of the Superfortress. Swarms of heavy
bombers, medium
bombers, light bomb
ers and fighters are
spearheading the at
tack on every front.
Today—more than ever before—there’s a
place for you on this great AAF team.
If you are 17 ... if you want action, ad
venture ... the finest, most thorough
training any flying man ever had ... an
opportunity to make a career in aviation
after the war ...
Then go to your nearest AAF Examining
Board and see if you can qualify for the
Air Corps Enlisted Reserve . .. with an
opportunity to win your wings as gun
* ner, navigator, bom
jKm hardier or pilot in
the AAF . . . the
"greatest team in the
world!"
*be "greatest team in the world”—
the AAF. Go to your nearest AAF
Examining Board . . . see if you can
qualify for the Air Corps Enlisted Re
V y*tu quahfy, you will receive
this insignia . . . but will not be called
for training until you are 18 or over.
When called, you will be given further
tests to determine the type of training
you will receive. If you are trained as
a gunner or technician gunner, you will go
into actual combat as a non-commissioned
officer. If your aptitudes are outstandingly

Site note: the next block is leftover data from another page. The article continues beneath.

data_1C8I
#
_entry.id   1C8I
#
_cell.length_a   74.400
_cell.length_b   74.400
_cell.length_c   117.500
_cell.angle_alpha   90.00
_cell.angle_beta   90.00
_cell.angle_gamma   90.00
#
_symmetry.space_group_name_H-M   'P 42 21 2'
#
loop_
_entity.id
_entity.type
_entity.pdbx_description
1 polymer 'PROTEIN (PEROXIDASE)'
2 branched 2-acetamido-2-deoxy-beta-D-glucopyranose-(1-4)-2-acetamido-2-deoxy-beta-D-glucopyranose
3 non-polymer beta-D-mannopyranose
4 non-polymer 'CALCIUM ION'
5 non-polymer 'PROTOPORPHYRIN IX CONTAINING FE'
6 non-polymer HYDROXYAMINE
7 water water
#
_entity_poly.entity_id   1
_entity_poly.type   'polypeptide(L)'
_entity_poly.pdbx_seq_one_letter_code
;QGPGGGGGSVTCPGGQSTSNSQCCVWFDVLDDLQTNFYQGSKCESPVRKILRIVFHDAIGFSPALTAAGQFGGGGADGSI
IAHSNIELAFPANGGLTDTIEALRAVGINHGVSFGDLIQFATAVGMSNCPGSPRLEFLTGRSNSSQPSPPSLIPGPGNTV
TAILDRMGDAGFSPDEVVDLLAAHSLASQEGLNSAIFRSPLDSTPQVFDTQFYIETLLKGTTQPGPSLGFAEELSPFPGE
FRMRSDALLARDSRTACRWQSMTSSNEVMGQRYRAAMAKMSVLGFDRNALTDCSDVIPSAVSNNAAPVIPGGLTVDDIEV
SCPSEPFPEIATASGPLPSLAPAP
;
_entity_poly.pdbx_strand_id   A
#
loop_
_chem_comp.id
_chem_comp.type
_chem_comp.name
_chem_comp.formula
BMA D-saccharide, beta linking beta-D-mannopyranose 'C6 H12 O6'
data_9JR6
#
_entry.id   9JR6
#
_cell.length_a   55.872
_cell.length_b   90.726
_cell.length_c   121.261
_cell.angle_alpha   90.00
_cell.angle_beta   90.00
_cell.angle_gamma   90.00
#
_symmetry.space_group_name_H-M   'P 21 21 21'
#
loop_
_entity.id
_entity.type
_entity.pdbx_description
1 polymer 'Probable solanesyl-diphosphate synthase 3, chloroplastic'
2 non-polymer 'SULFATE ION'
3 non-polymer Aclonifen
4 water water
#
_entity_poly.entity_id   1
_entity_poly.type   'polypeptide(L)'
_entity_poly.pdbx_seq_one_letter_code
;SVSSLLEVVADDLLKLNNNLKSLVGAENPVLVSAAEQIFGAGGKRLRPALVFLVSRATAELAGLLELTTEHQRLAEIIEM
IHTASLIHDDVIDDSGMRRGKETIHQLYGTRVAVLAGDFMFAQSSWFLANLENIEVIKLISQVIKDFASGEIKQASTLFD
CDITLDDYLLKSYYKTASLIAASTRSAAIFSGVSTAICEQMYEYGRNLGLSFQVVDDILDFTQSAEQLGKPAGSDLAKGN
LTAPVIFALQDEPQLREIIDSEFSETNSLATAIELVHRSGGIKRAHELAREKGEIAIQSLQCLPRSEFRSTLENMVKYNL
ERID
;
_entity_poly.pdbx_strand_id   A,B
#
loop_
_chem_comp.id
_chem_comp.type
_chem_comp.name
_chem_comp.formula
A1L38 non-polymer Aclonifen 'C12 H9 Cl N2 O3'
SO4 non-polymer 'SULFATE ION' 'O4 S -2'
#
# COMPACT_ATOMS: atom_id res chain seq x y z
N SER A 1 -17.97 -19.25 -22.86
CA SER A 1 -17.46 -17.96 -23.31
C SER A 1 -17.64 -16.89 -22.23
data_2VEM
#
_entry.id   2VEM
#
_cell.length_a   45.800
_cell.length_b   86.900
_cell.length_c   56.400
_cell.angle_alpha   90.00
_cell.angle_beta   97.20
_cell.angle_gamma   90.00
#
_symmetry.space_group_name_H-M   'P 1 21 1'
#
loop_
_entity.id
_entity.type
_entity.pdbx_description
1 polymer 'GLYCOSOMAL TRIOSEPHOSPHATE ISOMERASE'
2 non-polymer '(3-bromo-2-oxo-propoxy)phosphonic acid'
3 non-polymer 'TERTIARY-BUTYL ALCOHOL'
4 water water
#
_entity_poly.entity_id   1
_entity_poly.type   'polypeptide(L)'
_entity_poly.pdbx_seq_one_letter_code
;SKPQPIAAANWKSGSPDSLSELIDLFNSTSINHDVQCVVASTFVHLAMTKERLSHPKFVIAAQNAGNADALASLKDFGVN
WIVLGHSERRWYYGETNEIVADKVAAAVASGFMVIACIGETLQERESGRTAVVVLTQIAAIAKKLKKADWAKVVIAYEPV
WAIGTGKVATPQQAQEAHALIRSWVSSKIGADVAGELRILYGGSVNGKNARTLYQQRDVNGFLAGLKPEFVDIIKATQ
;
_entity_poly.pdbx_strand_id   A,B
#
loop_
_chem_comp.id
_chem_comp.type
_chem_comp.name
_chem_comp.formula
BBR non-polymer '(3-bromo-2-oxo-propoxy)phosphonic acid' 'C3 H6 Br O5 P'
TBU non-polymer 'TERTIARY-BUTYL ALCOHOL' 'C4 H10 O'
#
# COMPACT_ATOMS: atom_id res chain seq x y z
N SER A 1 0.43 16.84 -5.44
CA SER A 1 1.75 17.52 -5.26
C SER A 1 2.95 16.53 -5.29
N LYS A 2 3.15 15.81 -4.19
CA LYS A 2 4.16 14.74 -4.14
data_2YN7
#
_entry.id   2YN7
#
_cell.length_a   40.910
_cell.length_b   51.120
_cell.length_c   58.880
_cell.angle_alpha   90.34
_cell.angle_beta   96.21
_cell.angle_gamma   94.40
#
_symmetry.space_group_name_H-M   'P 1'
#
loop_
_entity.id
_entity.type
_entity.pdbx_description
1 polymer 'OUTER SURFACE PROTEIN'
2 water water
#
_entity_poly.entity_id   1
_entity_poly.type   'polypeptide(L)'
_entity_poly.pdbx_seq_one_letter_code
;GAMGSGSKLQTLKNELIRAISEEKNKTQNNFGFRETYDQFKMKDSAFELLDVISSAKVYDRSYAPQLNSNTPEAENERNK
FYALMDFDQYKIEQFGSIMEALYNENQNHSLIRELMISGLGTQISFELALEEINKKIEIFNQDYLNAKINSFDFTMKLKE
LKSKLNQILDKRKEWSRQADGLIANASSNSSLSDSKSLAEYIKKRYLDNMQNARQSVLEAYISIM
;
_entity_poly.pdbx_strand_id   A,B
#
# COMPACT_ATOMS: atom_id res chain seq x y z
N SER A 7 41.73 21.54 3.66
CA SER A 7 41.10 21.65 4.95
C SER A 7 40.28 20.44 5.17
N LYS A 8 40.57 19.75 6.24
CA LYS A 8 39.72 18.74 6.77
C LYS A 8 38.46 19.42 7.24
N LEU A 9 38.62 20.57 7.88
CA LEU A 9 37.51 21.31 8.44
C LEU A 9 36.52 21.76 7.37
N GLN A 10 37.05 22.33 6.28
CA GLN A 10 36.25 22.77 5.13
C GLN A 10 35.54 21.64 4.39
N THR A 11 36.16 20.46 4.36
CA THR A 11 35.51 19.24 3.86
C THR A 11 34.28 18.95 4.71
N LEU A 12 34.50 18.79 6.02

high, you will be trained as a bombardier,
navigator or pilot, and upon successful com
pletion of training, will be graduated as a
Flight Officer or Second Lieutenant.
For pre-aviation training, see your local Civil
Air Patrol officers. Also see your High School
principal or adviser about recommended
courses in the Air Service Division of the
High School Victory Corps. Ask about the
opportunities for college training through
the Army Specialised Training Reserve
Program.
U. S. ARMY RECRUITING IIRVIC*
For more information contact nearest
AAF Fxgminima Board
Seymour Johnson Field j
Goldsboro, jn. C. I
FonnfonhatTon on Aviation Train;
^SSSSL iMf nearest Office of Nav*J
_ _ . ■ Officer Procurement. . . This advertise*
ment has the approval ot the Joint Army
Personnel Board.
Fir Alto FI9HT WITH THt OHSATSST TSAM IH THS WOOLS